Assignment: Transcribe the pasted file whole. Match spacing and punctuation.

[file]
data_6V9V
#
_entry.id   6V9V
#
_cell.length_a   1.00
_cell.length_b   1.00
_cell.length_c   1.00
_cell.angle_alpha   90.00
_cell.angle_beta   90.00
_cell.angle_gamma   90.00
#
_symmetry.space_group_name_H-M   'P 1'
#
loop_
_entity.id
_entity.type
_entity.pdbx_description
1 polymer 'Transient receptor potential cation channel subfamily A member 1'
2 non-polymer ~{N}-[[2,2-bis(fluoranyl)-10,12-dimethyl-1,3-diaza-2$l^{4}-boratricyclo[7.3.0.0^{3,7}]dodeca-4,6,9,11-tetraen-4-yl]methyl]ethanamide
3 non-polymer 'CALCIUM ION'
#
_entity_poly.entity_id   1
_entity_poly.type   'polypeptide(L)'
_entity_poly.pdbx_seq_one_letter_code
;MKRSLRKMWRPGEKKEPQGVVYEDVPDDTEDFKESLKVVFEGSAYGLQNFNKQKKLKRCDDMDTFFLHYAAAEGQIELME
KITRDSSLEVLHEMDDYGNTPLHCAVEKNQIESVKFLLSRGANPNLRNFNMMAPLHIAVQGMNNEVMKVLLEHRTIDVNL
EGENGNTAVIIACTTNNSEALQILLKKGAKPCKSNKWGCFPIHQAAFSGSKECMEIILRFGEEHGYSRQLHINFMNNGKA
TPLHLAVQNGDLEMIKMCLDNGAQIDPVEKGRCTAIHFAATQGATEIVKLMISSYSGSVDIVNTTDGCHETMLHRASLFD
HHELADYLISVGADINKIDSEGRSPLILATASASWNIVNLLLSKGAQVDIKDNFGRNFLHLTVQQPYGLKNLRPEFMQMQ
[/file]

data_6V9V
#
_entry.id   6V9V
#
_cell.length_a   1.00
_cell.length_b   1.00
_cell.length_c   1.00
_cell.angle_alpha   90.00
_cell.angle_beta   90.00
_cell.angle_gamma   90.00
#
_symmetry.space_group_name_H-M   'P 1'
#
loop_
_entity.id
_entity.type
_entity.pdbx_description
1 polymer 'Transient receptor potential cation channel subfamily A member 1'
2 non-polymer ~{N}-[[2,2-bis(fluoranyl)-10,12-dimethyl-1,3-diaza-2$l^{4}-boratricyclo[7.3.0.0^{3,7}]dodeca-4,6,9,11-tetraen-4-yl]methyl]ethanamide
3 non-polymer 'CALCIUM ION'
#
_entity_poly.entity_id   1
_entity_poly.type   'polypeptide(L)'
_entity_poly.pdbx_seq_one_letter_code
;MKRSLRKMWRPGEKKEPQGVVYEDVPDDTEDFKESLKVVFEGSAYGLQNFNKQKKLKRCDDMDTFFLHYAAAEGQIELME
KITRDSSLEVLHEMDDYGNTPLHCAVEKNQIESVKFLLSRGANPNLRNFNMMAPLHIAVQGMNNEVMKVLLEHRTIDVNL
EGENGNTAVIIACTTNNSEALQILLKKGAKPCKSNKWGCFPIHQAAFSGSKECMEIILRFGEEHGYSRQLHINFMNNGKA
TPLHLAVQNGDLEMIKMCLDNGAQIDPVEKGRCTAIHFAATQGATEIVKLMISSYSGSVDIVNTTDGCHETMLHRASLFD
HHELADYLISVGADINKIDSEGRSPLILATASASWNIVNLLLSKGAQVDIKDNFGRNFLHLTVQQPYGLKNLRPEFMQMQ